Earth to Couric: Personal Responsibility, Not Socialized Medicine, Will Save Lives

The Democrats continue to beat the universal health care drum in their debates, and the mainstream media keep running stories in support.  On August 8, CBS Evening News with Katie Couric aired yet another story promoting socialized medicine, a feature on a working class couple who lost their pension and “guaranteed” health care coverage when an employer went bankrupt.

But other medical developments that came out the same day might provide greater improvements in health, while decreasing the financial strain on the health care system, if the networks would give them as much air time as socialized medicine.

The first is a medical report which ABC's World News highlighted in its August 8 broadcast.  Reporter John McKenzie outlined the findings which show simple preventive measures, if exercised responsibly by every affected adult, could save over 100,000 lives annually. 

McKenzie reported the following statistics:

    45,000 lives could be saved if more adults took a daily aspirin.  Currently only 28 percent of doctors offer assistance to help patients quit smoking; if that number increased to 90 percent an additional 42,000 lives could be saved. 14,000 lives could be saved if 90 percent of adults over 50 got regular screenings for prostate, colon and breast cancer.  12,000 lives could be saved if 90 percent of people got the flu vaccine.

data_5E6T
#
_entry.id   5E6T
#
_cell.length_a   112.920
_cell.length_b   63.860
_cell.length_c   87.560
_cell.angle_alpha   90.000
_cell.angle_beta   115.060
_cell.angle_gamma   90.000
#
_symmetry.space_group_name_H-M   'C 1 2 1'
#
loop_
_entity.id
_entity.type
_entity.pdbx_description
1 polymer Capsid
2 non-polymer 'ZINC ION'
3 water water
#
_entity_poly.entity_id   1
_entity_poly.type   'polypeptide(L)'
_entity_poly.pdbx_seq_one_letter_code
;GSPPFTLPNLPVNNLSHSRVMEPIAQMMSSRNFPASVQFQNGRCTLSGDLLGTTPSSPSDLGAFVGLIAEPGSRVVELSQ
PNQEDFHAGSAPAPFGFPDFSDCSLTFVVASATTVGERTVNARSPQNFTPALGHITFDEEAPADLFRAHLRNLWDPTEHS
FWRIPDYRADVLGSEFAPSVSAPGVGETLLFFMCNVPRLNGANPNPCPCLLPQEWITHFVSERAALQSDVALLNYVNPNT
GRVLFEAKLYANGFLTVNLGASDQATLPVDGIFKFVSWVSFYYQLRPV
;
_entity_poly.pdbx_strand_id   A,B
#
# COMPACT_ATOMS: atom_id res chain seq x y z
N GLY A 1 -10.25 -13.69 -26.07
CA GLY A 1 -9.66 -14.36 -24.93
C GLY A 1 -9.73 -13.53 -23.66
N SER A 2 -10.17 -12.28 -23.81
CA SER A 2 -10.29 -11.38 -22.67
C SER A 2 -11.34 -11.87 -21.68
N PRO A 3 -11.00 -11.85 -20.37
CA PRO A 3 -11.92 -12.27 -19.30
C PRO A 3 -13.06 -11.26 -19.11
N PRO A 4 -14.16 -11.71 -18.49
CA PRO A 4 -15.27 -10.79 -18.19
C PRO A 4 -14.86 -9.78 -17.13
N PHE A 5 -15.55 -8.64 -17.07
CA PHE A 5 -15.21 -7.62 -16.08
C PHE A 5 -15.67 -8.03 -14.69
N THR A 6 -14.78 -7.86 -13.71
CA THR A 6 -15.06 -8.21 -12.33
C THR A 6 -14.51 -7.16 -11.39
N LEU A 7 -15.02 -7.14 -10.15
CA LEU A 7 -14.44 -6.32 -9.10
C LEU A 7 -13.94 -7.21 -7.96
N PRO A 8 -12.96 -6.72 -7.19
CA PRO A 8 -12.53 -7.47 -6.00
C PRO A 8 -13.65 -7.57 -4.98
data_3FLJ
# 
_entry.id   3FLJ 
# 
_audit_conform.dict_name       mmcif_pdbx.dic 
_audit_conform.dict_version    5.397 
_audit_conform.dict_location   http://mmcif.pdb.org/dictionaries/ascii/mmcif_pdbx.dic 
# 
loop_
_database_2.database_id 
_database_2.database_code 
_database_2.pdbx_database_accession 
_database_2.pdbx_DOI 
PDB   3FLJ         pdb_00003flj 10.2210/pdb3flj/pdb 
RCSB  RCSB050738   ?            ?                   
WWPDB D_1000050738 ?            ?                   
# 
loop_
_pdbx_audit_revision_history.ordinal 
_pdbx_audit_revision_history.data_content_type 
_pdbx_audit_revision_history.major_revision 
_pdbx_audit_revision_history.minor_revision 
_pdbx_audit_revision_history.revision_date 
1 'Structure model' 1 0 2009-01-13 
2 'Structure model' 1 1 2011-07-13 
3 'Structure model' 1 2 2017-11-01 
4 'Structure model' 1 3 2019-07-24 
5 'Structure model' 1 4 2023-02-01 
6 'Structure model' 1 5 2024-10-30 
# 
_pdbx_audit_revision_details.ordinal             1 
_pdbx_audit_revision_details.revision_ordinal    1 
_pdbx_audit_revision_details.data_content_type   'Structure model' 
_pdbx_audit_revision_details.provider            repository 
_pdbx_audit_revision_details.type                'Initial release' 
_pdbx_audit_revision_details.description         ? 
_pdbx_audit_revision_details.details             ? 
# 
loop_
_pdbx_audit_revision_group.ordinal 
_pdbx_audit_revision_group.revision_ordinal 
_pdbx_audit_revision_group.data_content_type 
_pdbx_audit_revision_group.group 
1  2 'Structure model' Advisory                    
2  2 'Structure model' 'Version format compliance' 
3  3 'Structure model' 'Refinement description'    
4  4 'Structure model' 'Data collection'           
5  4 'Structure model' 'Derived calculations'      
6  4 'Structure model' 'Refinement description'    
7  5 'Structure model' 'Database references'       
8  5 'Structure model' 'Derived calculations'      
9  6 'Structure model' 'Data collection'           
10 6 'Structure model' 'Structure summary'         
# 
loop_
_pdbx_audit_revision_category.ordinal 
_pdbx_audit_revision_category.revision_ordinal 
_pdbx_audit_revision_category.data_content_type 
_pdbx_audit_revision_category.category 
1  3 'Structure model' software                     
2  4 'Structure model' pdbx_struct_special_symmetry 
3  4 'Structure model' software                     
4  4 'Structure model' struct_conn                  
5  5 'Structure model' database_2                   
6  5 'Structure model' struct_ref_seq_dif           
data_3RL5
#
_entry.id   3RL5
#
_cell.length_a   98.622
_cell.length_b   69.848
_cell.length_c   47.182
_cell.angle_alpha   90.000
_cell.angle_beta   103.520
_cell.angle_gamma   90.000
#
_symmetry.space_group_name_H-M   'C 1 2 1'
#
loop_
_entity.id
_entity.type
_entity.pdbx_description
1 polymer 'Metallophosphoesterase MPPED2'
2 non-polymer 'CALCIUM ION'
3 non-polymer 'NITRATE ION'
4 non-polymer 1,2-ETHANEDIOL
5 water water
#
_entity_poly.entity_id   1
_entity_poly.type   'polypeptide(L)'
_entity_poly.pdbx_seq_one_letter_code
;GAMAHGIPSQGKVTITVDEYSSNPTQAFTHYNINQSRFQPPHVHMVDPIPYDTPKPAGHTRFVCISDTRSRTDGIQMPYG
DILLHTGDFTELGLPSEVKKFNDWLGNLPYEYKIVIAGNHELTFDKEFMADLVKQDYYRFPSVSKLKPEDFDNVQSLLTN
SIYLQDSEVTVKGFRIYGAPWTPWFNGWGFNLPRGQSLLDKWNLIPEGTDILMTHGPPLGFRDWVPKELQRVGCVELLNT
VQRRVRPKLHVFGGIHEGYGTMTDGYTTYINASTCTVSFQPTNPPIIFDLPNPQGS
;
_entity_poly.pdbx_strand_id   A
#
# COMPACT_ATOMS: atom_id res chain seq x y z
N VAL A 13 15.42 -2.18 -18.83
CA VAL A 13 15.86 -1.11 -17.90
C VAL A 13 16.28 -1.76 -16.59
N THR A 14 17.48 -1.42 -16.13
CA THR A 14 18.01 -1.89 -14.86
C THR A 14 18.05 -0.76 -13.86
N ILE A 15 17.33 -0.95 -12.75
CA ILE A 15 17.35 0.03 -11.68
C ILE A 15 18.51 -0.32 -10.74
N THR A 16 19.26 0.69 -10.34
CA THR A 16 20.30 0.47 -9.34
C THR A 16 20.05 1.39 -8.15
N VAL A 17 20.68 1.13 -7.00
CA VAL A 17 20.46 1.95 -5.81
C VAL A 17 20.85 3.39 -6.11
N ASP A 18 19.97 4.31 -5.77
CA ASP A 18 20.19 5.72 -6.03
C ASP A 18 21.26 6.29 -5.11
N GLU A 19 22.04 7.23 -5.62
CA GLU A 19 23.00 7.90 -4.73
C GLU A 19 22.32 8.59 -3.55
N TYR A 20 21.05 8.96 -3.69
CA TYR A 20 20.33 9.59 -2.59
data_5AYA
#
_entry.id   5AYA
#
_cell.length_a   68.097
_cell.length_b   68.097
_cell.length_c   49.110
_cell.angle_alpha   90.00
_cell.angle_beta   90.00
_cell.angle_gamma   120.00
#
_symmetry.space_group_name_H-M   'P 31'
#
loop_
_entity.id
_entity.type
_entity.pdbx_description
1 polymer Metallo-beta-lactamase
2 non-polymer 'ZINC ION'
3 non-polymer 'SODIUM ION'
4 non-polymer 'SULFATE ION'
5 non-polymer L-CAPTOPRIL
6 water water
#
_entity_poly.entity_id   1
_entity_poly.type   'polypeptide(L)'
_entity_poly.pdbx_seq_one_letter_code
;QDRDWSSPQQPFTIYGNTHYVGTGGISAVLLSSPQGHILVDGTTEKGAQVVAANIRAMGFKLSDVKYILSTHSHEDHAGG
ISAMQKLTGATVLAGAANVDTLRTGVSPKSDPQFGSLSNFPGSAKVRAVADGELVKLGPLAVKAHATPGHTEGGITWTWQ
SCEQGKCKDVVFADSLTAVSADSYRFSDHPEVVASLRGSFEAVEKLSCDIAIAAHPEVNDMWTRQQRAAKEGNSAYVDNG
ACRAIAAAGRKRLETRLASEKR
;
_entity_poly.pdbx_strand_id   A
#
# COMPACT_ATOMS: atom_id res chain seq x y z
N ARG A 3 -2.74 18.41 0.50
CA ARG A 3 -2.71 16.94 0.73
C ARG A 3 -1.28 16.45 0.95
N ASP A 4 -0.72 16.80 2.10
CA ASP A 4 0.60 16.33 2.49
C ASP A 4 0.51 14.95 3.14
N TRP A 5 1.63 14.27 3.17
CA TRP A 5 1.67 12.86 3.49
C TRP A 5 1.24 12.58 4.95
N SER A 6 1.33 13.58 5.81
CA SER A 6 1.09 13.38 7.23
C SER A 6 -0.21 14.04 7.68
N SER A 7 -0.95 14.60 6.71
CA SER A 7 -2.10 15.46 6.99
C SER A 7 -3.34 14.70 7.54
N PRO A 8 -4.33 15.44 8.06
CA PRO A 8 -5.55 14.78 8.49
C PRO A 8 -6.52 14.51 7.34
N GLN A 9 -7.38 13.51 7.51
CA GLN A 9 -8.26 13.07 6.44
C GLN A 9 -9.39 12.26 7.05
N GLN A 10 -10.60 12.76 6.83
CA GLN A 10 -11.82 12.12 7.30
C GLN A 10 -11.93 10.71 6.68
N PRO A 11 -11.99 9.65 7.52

Considering that heart attacks, cancers and hospitalizations due to influenza translate into expensive medical treatments, the investment in these preventive measures translates into millions of health care dollars saved.

In another medical study, reported by London's Evening Standard , Cancer Research UK finds that “binge drinking, reckless sunbathing and overeating are fueling a massive rise in cancer.” Mouth cancer, associated with smoking and drinking, is up almost 25 percent in England.  Malignant melanoma, the deadliest of skin cancers, is up by 43 percent, and kidney cancer which is more common in smokers and those overweight is up almost 14 percent. Uterine cancer, also linked to obesity, is up 21 percent.

While not all cancers can be prevented, a spokeswoman for Cancer Research UK maintains that up to half of all the deaths associated with these diseases could be avoided by the “use of common sense.”

Or personal responsibility.

In yet another finding, completely unreported by the mainstream media, Dr. Miriam Grossman, M.D. wrote a commentary on the link between oral sex and malignant tumors of the mouth and throat.  According to The New England Journal of Medicine, the number of these cancers is rising annually and the evidence is “compelling” that oral HPV infection may cause them.  The Journal also reports that having more than five oral-sex partners increases the risk of these malignancies by 250 percent.

Dr. Grossman's article quoted the Journal's conclusion that, “The widespread oral sex practices among adolescents may be a contributing factor in this increase.”  She also included statistics that 20 percent of ninth graders (average age 14) report having oral sex and 50 percent of all teens say they've engaged in the behavior.

It boggles the mind to consider how many diseases could be prevented, how many lives could be spared, how many millions of dollars could be saved if more people accepted responsibility for their actions and considered the consequences of their behavior. If the liberal media devoted as much air time and newsprint to these stories as they do to promoting the need for universal health care, more people would take notice.

Kristen Fyfe is senior writer at the Culture and Media Institute, a division of the Media Research Center.